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Second-order methods for nonconvex optimization with complexity guarantees
Stephen Wright

Fri Dec 13 05:00 PM -- 05:45 PM (PST) @

We consider problems of smooth nonconvex optimization: unconstrained, bound-constrained, and with general equality constraints. We show that algorithms for these problems that are widely used in practice can be modified slightly in ways that guarantees convergence to approximate first- and second-order optimal points with complexity guarantees that depend on the desired accuracy. The methods we discuss are constructed from Newton's method, the conjugate gradient method, log-barrier method, and augmented Lagrangians. (In some cases, special structure of the objective function makes for only a weak dependence on the accuracy parameter.) Our methods require Hessian information only in the form of Hessian-vector products, so do not require the Hessian to be evaluated and stored explicitly. This talk describes joint work with Clement Royer, Yue Xie, and Michael O'Neill.

Author Information

Stephen Wright (UW-Madison)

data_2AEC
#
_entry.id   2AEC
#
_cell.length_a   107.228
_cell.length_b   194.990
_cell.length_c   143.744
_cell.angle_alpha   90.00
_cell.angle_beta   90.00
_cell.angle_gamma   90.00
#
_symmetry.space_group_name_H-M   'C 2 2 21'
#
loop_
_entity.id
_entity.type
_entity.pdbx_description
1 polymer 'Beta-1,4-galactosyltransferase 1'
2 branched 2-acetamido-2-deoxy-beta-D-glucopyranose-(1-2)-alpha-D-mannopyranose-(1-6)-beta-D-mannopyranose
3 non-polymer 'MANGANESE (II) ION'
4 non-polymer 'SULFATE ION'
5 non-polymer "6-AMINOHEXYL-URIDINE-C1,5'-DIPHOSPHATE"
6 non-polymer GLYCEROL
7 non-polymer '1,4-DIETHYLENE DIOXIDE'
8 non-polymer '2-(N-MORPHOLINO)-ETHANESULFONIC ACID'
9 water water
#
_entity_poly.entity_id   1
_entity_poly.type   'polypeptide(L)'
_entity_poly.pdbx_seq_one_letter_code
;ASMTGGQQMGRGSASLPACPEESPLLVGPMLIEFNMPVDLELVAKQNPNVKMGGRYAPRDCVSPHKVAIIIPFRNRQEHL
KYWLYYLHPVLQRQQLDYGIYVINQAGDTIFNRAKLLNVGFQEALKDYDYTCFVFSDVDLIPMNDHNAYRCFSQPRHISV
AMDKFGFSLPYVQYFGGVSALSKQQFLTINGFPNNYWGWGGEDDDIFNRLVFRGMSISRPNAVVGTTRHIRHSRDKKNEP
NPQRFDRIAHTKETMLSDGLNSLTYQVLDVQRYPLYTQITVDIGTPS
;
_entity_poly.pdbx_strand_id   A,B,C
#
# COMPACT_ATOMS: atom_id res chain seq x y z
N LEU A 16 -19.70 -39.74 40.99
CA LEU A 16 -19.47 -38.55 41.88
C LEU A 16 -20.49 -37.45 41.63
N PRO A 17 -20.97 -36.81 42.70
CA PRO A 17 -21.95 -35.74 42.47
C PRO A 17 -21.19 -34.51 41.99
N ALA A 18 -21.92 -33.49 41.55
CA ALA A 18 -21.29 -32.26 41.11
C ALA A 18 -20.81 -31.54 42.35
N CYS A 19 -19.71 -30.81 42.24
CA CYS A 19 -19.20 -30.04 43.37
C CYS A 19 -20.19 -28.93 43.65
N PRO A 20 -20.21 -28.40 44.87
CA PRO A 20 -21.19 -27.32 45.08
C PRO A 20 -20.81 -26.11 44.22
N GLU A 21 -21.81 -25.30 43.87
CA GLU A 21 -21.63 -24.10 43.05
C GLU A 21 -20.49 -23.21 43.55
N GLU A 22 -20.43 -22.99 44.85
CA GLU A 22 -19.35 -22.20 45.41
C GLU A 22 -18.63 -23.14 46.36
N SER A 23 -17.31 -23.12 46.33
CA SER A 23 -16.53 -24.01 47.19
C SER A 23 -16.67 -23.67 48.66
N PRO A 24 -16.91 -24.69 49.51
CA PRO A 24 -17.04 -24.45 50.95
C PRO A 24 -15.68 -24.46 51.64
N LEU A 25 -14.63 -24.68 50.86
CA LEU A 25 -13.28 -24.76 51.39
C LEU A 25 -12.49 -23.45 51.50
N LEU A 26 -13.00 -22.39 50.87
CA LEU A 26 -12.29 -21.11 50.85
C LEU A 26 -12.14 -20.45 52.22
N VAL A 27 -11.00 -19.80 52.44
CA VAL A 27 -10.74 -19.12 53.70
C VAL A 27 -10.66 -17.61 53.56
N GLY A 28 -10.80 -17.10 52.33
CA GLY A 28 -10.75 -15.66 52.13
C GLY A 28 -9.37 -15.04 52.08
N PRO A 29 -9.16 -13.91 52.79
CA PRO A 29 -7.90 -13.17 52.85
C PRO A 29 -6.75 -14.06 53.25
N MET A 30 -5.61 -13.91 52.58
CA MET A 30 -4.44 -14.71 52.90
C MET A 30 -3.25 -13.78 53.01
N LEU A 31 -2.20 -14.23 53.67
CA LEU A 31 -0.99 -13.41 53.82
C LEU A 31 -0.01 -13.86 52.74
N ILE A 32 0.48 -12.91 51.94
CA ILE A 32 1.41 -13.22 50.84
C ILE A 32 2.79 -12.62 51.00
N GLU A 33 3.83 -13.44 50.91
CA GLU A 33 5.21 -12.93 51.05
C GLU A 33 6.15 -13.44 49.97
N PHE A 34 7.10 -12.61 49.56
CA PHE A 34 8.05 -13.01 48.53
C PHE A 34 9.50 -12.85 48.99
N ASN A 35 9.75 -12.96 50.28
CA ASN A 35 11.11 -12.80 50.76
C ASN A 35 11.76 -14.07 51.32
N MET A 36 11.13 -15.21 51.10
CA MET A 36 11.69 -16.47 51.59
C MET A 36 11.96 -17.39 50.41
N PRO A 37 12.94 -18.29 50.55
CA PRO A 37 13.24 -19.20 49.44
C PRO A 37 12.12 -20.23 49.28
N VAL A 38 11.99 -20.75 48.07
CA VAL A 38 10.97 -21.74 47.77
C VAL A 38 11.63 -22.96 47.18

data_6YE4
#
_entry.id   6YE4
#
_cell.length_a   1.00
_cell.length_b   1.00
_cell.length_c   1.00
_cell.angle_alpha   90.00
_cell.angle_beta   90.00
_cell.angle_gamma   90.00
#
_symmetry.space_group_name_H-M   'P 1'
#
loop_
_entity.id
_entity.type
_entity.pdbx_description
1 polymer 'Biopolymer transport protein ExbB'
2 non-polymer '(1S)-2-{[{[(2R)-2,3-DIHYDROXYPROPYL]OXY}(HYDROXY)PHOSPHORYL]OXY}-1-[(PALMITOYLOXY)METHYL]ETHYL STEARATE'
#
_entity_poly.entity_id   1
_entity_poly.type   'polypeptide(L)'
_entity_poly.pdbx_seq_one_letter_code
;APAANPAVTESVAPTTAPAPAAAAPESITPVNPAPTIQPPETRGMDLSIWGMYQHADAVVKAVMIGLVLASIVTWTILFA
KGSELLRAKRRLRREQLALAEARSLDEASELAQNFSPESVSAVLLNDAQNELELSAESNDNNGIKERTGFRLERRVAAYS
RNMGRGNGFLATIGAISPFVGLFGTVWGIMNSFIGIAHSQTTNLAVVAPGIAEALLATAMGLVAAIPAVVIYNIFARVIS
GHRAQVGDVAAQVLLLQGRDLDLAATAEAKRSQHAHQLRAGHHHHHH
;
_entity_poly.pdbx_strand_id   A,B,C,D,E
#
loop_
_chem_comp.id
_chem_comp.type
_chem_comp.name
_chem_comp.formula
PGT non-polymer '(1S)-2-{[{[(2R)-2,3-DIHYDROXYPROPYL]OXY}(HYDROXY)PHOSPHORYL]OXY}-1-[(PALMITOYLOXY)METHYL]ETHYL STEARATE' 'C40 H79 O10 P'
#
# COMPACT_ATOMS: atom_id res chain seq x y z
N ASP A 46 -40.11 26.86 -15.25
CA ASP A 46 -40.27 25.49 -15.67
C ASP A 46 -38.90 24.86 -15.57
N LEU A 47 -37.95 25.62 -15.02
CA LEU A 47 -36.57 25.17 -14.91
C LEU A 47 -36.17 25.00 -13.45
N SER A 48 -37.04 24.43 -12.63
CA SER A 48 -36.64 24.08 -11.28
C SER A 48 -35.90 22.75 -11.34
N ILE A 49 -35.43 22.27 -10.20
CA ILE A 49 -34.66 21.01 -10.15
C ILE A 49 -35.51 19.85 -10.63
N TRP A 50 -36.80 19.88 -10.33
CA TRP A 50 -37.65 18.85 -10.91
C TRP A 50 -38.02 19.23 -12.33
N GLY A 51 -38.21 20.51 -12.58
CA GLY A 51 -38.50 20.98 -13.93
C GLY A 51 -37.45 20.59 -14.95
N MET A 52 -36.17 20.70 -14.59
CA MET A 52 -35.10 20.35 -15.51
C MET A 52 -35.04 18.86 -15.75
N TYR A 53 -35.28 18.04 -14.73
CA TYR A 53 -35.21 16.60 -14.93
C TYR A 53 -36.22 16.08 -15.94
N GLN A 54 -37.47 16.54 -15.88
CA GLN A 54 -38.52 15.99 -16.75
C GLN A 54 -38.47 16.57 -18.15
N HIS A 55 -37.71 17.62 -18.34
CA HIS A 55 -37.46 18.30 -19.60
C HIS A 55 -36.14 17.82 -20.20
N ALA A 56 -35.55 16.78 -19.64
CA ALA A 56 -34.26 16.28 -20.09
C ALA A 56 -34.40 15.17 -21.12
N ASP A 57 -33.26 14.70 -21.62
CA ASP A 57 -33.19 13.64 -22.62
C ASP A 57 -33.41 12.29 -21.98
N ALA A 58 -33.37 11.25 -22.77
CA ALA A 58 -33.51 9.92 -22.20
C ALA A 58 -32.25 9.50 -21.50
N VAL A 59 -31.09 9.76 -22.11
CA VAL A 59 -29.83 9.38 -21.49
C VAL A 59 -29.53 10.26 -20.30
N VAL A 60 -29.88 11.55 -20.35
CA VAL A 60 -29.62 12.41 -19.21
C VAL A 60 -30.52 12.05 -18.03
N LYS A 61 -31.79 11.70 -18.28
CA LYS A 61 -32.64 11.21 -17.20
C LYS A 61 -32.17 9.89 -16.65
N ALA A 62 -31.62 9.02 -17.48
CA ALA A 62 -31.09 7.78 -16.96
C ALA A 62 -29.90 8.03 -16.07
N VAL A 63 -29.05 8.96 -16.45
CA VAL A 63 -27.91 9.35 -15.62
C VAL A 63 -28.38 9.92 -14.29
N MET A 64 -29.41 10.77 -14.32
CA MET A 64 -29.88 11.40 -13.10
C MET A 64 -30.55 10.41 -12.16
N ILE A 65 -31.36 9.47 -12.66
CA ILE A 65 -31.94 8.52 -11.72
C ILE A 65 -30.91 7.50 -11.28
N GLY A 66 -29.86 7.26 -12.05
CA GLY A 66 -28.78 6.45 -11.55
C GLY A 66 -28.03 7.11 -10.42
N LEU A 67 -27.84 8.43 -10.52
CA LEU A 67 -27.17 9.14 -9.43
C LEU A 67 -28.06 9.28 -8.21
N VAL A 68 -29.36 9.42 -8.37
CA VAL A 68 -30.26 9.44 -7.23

Steve Wright is a Professor of Computer Sciences at the University of Wisconsin-Madison. His research interests lie in computational optimization and its applications to science and engineering. Prior to joining UW-Madison in 2001, Wright was a Senior Computer Scientist (1997-2001) and Computer Scientist (1990-1997) at Argonne National Laboratory, and Professor of Computer Science at the University of Chicago (2000-2001). He is the past Chair of the Mathematical Optimization Society (formerly the Mathematical Programming Society), the leading professional society in optimization, and a member of the Board of the Society for Industrial and Applied Mathematics (SIAM). Wright is the author or co-author of four widely used books in numerical optimization, including "Primal Dual Interior-Point Methods" (SIAM, 1997) and "Numerical Optimization" (with J. Nocedal, Second Edition, Springer, 2006). He has also authored over 85 refereed journal papers on optimization theory, algorithms, software, and applications. He is coauthor of widely used interior-point software for linear and quadratic optimization. His recent research includes algorithms, applications, and theory for sparse optimization (including applications in compressed sensing and machine learning).

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